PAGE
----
The battle between carbohydrates and fats

The battle between carbohydrates and fats

 

  • The debate surrounding the health benefits of a low carbohydrate and low fat diet continues
  • Many people fear fat because of their high caloric value
  • Ultimately, what nutrition research continues to prove is that fat does not make us fat

The debate surrounding the health benefits of a low carbohydrate and low fat diet continues, as recent research shows that there is no benefit from cutting out saturated fats from the diet if they are to be replaced with carbohydrates.

However, when saturated fats were replaced with monounsaturated and polyunsaturated fats, there was a significant reduction in cardiovascular disease, cancer, and neurodegenerative diseases.

This research simply proves yet again that a low fat diet is not the best choice when trying to improve your health, lose weight, and prevent certain chronic diseases.

It is refreshing as a dietitian and nutrition professional to see that healthy fats are recently getting more attention in the health field. Healthy fats are an essential part of a sustainable diet and life. Fats such as avocados, nuts, seeds, and fatty fish are tasty, easy to incorporate into our daily lives, and are more dense nutritionally than their carbohydrate substitutes.

For example, instead of having a whole sandwich, try having half a sandwich and adding avocado to it. The avocado will add a healthy dose of monounsaturated fats, which improve cholesterol levels, lower your risk of heart disease, and aid in weight management. Plus, the avocado will keep you satiated for a longer period of time, help prevent that most meal sugar high, then crash, and will make your sandwich taste ten times better!

Many people fear fat because of their high caloric value, but this is no reason to avoid these nutritional powerhouses. The quality of the foods we eat is much more important than the number attached to them. Getting most of your food intake from whole food sources such as whole grains, legumes, lean proteins, vegetables, fruits, and healthy fats will ensure that your body is getting adequate nutrition.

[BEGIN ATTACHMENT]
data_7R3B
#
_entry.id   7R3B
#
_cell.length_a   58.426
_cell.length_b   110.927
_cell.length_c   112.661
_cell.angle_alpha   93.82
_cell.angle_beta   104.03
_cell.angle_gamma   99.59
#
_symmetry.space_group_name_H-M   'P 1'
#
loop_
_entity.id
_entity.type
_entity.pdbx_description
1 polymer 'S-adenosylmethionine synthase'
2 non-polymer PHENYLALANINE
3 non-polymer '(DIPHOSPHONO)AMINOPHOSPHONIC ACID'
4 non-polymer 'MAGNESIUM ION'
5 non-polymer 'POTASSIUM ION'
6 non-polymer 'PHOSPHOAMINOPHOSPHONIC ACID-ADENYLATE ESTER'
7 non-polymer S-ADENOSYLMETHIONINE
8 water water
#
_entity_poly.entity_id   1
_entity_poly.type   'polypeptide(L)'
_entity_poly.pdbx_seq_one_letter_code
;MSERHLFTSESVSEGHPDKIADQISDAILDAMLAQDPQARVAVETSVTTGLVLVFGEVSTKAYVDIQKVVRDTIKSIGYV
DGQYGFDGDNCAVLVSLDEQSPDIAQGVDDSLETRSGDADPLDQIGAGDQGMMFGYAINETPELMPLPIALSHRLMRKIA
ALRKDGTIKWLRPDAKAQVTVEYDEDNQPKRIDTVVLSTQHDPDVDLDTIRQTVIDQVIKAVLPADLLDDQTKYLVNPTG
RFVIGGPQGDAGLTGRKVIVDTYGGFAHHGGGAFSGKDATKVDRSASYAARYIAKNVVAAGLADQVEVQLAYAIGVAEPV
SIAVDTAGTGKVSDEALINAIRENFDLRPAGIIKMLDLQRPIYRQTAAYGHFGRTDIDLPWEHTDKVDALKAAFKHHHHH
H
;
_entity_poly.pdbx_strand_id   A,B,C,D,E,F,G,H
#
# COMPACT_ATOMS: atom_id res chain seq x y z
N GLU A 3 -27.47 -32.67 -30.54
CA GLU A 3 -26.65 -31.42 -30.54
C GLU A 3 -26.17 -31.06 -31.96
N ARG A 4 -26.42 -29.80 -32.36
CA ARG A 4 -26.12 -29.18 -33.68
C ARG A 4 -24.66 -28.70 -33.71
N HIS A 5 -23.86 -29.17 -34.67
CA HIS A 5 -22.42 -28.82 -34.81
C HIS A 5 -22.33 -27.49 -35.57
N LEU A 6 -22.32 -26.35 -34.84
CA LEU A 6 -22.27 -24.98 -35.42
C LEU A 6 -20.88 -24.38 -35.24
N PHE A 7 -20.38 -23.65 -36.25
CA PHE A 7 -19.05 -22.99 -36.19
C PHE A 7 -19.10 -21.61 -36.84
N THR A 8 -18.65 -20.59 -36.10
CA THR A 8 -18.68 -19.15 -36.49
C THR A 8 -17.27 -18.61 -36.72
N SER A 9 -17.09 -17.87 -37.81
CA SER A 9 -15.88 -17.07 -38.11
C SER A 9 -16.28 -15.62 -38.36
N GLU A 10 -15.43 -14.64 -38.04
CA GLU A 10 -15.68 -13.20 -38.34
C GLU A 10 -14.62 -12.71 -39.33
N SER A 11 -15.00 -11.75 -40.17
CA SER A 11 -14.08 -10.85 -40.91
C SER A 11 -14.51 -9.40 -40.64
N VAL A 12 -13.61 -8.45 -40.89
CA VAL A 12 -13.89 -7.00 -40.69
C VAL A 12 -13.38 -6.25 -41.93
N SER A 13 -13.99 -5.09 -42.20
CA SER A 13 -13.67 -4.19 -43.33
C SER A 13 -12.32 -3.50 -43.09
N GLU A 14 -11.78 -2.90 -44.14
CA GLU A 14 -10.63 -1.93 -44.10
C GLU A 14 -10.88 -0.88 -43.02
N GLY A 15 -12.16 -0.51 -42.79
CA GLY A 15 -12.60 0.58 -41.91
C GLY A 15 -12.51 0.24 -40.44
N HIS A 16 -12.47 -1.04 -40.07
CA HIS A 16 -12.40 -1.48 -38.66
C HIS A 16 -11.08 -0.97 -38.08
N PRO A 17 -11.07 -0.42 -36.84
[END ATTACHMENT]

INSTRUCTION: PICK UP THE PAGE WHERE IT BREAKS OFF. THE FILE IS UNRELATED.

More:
Furthermore, these whole foods working together during the digestive process all serve as a mechanism that keeps full without eating “too many calories.” Healthy fats keep us full for a longer period of time than carbohydrates do, which means that you will inherently eat less throughout the day because you are still full from those avocado slices on your sandwich.

It is very easy to start incorporating more of these healthy fats into your diet. For example, instead of having a plain sandwich, add some avocado to it; instead of having just a banana, add some almond butter to it; and instead of having a plain salad, add some delicious walnuts or sunflower seeds to it.

All of these additions will improve your health, prevent certain chronic diseases, and help manage your weight, all while making your food taste delicious and nutritious.

Ultimately, what nutrition research continues to prove is that fat does not make us fat. Fat is such a key component to our livelihood, and the more we slowly start to fear them less and eat them more, the better health outcomes we will experience.

 

About the author

Tveen Verano [MPH, RD] is a registered dietitian nutritionist from Southern California. She is currently working as a renal dietitian and has a private practice as a registered dietitian and online wellness coach. Her passion for nutrition and real food drives her to keep up with current research and provide relevant and applicable information to the public to help stop the trend of obesity and provide vitality and health to everyone.

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